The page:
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Asbestos Drilling Mud Claims: When an Asbestos Lawsuit Is Not a Typical Lawsuit

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Houston, TXAsbestos drilling mud lawsuits are similar to other asbestos claims because they all tend to allege that employees were exposed to asbestos without being properly warned of the risks and without being given adequate safety gear. Asbestos drilling mud lawsuits and other asbestos lawsuits also tend to involve claims about serious health problems linked to the asbestos exposure - health problems such as asbestosis and mesothelioma. But as court documents from a lawsuit in 2003 show, asbestos drilling mud lawsuits are distinct from other asbestos claims.

The court documents were filed In Re: Asbestos Litigation (case number 03-0895) and are a response to Union Carbide’s Motion for Transfer of asbestos-exposure cases and consolidation of those claims. Essentially, Union Carbide wanted to consolidate the drilling mud claims with those of other asbestos lawsuits.

According to the filings, at the time there were more than 1,100,000 oil and gas wells in Texas, and the 1,095 plaintiffs involved in the 166 mud drilling lawsuits drilled those wells from the 1960s up to 1965. It was during this time that they were allegedly exposed to asbestos. Union Carbide argued that the 166 asbestos lawsuits should be consolidated with other asbestos lawsuits, but the plaintiffs disagreed for a few reasons.

First, in typical asbestos lawsuits, there can be dozens of defendants named, plaintiffs lawyers argued. Some lawsuits name up to 70 defendants who allegedly exposed workers or consumers to asbestos. In the asbestos drilling mud cases, there were only four defendants - the manufacturers and suppliers of a specific product that was made of pure asbestos. Furthermore, typical asbestos lawsuits make a variety of claims including fraud, breach of warranty and conspiracy. The oilfield cases, however, claimed only product liability against the defendants.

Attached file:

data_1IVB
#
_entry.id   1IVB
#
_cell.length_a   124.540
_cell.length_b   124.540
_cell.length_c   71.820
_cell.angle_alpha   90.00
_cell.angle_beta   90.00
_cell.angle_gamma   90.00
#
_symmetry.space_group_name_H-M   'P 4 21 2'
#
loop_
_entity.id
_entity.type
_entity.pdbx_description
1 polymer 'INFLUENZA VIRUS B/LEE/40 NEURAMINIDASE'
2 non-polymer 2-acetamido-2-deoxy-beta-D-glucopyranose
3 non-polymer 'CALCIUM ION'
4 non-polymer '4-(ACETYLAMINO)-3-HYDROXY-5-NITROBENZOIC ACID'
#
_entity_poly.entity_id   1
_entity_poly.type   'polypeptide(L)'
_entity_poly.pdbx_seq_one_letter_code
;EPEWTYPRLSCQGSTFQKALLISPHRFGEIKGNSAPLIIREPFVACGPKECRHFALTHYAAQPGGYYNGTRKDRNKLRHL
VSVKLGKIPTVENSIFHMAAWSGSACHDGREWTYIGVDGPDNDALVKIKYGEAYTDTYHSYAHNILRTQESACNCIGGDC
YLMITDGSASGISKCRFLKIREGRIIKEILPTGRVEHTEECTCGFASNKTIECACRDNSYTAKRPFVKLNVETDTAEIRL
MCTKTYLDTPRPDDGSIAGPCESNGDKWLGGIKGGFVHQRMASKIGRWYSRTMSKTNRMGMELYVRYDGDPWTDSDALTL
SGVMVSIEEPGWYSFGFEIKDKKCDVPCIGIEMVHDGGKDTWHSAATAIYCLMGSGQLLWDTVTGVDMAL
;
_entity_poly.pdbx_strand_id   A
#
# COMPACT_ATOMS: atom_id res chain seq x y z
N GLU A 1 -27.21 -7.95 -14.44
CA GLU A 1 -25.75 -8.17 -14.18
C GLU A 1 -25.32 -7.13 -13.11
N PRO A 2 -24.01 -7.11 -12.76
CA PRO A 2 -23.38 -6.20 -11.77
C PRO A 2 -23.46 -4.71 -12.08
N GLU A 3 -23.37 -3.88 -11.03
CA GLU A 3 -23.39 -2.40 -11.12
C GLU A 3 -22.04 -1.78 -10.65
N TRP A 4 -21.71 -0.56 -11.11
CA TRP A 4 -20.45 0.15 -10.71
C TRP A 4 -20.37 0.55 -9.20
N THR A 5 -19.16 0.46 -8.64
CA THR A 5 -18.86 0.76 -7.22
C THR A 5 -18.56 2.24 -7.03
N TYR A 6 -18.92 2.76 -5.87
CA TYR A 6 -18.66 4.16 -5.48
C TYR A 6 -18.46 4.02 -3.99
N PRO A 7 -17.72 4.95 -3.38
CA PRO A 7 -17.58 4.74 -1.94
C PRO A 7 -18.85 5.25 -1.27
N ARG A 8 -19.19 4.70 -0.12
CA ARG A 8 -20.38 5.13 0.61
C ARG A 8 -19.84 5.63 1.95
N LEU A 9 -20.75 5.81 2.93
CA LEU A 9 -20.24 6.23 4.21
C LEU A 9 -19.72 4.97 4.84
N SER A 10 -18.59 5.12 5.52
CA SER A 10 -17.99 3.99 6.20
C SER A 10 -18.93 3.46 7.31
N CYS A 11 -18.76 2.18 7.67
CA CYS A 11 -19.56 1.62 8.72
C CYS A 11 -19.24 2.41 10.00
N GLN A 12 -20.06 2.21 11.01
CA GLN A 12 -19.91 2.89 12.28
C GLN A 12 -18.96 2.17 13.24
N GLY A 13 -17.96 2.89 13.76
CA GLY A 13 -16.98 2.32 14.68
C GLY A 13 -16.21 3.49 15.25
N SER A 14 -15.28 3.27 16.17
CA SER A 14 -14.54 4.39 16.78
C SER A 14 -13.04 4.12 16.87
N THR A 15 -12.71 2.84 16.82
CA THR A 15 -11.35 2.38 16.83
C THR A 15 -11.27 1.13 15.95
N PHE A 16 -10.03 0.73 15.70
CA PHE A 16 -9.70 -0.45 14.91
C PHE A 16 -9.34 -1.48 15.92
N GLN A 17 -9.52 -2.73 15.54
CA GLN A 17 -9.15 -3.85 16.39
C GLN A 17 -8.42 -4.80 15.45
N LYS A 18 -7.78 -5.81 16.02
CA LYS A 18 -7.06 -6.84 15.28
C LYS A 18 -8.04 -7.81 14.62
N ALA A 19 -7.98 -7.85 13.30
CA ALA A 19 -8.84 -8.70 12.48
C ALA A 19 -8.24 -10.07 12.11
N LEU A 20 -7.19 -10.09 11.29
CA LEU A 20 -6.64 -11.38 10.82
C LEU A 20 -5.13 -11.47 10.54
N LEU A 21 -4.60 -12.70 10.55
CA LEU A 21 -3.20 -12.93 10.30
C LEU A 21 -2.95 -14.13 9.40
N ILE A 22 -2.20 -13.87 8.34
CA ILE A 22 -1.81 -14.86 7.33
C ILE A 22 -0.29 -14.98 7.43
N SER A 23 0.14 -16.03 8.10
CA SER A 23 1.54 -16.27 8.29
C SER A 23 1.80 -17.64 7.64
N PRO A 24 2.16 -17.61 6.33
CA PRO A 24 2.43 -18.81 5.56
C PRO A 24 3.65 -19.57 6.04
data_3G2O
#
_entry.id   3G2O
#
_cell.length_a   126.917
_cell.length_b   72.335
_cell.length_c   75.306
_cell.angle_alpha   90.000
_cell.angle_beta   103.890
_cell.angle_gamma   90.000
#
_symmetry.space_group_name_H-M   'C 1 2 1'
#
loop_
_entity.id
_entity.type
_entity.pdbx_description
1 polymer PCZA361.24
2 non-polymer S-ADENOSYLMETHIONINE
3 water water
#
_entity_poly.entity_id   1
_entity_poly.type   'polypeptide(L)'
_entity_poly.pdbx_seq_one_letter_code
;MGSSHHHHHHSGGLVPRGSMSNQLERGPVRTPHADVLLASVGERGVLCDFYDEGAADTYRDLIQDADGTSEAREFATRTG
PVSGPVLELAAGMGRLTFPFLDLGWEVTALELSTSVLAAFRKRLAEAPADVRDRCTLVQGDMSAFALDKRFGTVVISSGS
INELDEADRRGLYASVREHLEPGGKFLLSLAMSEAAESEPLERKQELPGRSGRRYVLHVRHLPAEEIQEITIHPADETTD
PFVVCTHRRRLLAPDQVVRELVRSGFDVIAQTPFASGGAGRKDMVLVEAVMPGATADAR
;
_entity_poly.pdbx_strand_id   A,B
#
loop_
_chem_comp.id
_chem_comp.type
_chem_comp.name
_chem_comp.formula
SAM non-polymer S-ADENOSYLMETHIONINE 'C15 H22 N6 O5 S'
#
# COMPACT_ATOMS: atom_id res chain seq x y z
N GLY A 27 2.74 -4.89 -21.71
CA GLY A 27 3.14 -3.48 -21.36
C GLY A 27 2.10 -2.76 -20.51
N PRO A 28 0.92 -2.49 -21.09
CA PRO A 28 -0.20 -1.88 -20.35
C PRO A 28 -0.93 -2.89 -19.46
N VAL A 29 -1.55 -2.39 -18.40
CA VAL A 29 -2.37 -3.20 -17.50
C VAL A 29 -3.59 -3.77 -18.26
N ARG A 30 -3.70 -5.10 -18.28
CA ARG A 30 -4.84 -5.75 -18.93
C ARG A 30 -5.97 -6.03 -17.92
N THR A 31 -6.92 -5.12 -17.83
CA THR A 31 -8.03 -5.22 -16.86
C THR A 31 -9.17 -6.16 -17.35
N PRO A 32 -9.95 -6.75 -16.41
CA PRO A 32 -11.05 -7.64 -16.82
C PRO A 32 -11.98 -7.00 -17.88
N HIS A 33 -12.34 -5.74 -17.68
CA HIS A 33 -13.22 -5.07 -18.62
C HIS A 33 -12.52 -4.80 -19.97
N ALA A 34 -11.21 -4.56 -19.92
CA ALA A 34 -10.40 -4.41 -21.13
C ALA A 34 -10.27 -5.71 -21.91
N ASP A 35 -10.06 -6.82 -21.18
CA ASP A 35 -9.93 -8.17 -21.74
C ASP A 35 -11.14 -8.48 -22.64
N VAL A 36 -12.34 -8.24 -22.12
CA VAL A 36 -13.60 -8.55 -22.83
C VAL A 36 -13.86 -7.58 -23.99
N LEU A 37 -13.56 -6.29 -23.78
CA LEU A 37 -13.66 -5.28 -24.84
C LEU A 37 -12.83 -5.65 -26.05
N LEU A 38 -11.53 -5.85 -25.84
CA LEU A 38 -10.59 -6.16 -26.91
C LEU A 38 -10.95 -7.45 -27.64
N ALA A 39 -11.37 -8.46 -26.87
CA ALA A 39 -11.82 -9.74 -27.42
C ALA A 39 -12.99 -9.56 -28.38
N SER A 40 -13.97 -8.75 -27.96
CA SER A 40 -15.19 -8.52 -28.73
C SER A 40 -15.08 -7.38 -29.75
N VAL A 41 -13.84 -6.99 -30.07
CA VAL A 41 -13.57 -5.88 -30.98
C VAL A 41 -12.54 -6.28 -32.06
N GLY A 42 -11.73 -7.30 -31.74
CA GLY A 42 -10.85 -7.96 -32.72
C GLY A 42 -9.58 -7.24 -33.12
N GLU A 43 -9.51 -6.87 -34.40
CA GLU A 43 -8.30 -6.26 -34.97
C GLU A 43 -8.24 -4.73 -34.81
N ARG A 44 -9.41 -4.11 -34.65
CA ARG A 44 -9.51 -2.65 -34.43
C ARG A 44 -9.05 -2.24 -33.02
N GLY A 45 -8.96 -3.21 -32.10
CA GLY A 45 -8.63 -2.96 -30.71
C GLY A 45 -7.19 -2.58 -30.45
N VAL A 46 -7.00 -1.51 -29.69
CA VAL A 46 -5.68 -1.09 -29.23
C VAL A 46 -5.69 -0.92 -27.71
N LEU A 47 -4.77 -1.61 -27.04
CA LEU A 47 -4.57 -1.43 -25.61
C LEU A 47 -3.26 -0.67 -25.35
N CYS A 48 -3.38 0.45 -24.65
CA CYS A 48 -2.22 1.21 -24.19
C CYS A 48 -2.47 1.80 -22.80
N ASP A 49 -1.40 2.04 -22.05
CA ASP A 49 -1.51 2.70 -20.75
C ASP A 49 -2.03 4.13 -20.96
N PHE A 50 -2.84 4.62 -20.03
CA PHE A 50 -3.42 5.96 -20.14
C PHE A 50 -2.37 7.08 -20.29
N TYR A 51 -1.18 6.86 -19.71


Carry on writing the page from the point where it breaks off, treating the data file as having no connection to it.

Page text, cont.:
“Indeed, the vast majority of the discovery and legal issues ordinarily associated with ‘traditional’ asbestos cases are irrelevant to oilfield worker cases,” the documents claimed. The asbestos the drilling mud workers were exposed to was made, packaged and shipped by Union Carbide to be used in drilling mud. The only similarity between the drilling mud claim and other lawsuits is simply that it involves asbestos, according to court documents.

Workers who were exposed to asbestos in drilling mud were roughnecks, derrick hands, drillers, tool pushers and roustabouts. The asbestos was added to drilling mud to change the mud’s viscosity. The mud huts in which the asbestos was mixed were frequently described as looking as if it was “snowing inside” due to the asbestos fibers. The plaintiffs alleged that when they went home after work they looked as though they were covered in flour.

Union Carbide responded to the plaintiff’s concerns by noting that consolidation of the lawsuits would be more convenient and efficient.

In this instance, the judges ruled with Union Carbide, finding that there were significant commonalities regarding questions of fact, and granted the motion for multidistrict litigation.

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